The state of Montana has never had a better opportunity to address infrastructure needs through bonding than right now, and that opportunity begins to dwindle after this session as interest rates will inevitably rise in the future). The bipartisan compromise, SB 416, strikes a balance between bonding and direct appropriations for projects across the state, creating good-paying jobs and putting our infrastructure on better footing.
This has been an interesting day for the 64th Legislature, with the House failing to pass SB 416 by just one vote and then passing a motion to adjourn the session (sine die). However, they will be back tomorrow, because the Senate refused to consent in adjourning, urging the bodies to reconsider the bipartisan measure to help create jobs across the state of Montana. In advance of what will no doubt be a fascinating session tomorrow, we will revisit what it means to finance infrastructure through bonding – a tactic Montana and virtually all other states use – and the economic benefits it brings for our communities.
Rather than using existing tax dollars or drawing down a budget surplus, states and local governments finance large capital projects by issuing bonds to the public. For the borrower (state and local governments), bonding is an effective way to quickly raise funds, spread out expenditures across long-term infrastructure projects that typically have high up-front costs, and take advantage of low interest rates.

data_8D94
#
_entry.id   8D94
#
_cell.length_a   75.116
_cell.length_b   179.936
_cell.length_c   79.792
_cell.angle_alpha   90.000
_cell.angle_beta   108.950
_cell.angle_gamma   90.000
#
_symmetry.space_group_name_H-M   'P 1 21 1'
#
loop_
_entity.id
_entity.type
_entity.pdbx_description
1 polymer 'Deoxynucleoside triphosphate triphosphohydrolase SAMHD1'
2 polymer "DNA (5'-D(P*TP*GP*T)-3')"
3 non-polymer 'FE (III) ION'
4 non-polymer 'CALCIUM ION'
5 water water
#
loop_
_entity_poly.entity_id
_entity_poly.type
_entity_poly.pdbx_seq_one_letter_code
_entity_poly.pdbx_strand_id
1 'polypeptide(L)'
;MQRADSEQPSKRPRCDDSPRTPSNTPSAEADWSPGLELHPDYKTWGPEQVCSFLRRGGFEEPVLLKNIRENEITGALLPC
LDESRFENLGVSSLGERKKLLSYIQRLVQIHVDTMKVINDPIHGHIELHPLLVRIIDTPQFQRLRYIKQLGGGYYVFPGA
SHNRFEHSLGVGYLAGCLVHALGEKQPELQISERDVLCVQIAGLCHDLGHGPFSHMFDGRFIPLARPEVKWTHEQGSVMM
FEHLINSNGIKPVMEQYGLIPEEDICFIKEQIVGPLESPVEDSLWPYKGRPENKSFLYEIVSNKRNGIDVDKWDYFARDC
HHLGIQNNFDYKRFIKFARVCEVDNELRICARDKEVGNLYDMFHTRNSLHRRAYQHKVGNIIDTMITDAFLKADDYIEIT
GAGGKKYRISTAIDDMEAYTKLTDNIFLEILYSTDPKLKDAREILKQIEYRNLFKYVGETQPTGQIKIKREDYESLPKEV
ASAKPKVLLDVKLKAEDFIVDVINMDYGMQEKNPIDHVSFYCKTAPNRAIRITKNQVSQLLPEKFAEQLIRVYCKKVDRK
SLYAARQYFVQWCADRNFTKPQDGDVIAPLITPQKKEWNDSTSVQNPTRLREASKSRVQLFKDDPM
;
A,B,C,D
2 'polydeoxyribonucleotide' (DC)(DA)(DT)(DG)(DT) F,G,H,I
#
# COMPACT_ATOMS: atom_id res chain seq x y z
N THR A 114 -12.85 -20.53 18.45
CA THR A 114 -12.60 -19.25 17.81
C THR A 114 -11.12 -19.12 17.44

On the lender’s side (you and me), we benefit by participating in a very safe investment and are able to create intergenerational equity since we all now technically “own” some share of an infrastructure project. Not to mention, we’re supporting the schools, roads, bridges, and other public works projects that make our economy flourish.
There is also been quite a bit of talk about Montana’s ending fund balance, and it is important to note that this is not a surplus, shouldn’t be considered a surplus, and is critical to maintaining our budget’s structural balance. Montana is wise not to draw down these reserves, as the ending fund balance is really Montana’s rainy day fund needed to invest in other short-term projects or to combat emergencies like wildfires. In fact, to come full circle, Montana’s stellar ending fund balance is why we can take advantage of such low interest rates on our bonds.
Just as most families do not have the luxury to purchase homes or large ticket items with cash and instead use some form of financing to cover the cost, bonding is a smart, responsible way for a state to finance critically needed infrastructure that help us all. Communities need safe bridges and roads, and we all benefit from schools that provide an educated workforce.
We hope the legislature will take another look at SB 416 when it returns tomorrow.